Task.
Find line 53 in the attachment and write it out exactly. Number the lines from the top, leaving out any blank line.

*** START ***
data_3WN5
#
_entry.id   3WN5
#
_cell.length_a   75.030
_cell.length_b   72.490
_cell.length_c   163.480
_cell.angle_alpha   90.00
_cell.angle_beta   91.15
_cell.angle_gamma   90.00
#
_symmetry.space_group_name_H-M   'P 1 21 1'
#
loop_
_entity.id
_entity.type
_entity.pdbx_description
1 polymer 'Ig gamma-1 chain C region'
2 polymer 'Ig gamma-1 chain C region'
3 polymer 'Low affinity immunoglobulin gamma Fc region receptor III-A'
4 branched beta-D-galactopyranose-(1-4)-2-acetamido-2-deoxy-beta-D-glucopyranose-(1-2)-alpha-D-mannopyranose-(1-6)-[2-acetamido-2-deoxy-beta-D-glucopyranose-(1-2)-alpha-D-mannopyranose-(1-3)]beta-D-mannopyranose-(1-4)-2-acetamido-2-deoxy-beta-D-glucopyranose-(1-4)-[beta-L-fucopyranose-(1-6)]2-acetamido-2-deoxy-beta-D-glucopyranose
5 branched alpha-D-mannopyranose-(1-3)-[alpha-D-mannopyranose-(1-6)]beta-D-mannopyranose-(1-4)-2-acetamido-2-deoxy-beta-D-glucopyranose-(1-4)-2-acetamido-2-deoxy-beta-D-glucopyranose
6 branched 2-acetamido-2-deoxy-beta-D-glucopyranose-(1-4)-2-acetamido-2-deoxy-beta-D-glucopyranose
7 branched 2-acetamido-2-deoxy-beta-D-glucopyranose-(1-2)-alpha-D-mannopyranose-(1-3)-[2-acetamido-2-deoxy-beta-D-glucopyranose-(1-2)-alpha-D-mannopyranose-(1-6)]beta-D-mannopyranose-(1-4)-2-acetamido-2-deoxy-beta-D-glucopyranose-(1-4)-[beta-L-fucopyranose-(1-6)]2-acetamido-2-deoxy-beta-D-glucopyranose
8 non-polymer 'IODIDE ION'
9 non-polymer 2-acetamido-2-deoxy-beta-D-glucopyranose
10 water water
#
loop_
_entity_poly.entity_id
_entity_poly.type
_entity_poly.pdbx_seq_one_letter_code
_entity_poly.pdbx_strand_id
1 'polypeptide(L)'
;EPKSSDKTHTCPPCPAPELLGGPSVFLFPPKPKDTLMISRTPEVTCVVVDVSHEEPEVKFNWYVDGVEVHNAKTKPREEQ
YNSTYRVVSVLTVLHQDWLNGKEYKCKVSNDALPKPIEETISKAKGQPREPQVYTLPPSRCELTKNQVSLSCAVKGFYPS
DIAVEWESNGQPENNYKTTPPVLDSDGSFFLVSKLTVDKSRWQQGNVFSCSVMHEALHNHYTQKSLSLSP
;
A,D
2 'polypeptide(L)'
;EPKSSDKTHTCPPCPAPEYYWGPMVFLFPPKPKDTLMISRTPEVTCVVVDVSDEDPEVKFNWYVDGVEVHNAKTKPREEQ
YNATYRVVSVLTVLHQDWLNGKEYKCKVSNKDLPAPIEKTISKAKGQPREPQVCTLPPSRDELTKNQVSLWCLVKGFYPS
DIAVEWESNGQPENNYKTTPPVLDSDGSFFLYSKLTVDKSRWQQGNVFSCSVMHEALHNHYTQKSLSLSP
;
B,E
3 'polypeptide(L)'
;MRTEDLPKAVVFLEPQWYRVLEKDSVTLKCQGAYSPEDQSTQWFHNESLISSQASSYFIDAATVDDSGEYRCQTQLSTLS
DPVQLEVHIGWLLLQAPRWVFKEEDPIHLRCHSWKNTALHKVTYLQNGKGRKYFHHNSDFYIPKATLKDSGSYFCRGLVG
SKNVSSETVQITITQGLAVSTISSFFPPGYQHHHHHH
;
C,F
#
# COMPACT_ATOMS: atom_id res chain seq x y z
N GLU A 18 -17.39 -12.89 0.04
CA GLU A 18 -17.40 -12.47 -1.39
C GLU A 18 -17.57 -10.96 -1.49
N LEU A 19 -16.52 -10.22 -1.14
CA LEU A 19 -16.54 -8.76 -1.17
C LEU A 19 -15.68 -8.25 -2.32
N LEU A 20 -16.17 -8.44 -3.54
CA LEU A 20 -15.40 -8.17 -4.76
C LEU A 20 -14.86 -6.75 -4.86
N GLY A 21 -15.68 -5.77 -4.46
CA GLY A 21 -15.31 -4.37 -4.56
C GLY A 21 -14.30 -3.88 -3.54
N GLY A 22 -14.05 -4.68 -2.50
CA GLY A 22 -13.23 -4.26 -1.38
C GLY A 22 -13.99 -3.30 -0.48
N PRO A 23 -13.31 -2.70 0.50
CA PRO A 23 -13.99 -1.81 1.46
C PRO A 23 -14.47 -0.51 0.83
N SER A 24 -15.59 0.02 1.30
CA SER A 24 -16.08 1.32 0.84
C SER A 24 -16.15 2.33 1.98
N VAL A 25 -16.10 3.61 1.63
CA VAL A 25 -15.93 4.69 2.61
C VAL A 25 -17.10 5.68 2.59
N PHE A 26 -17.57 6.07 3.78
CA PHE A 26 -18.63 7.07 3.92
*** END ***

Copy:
# COMPACT_ATOMS: atom_id res chain seq x y z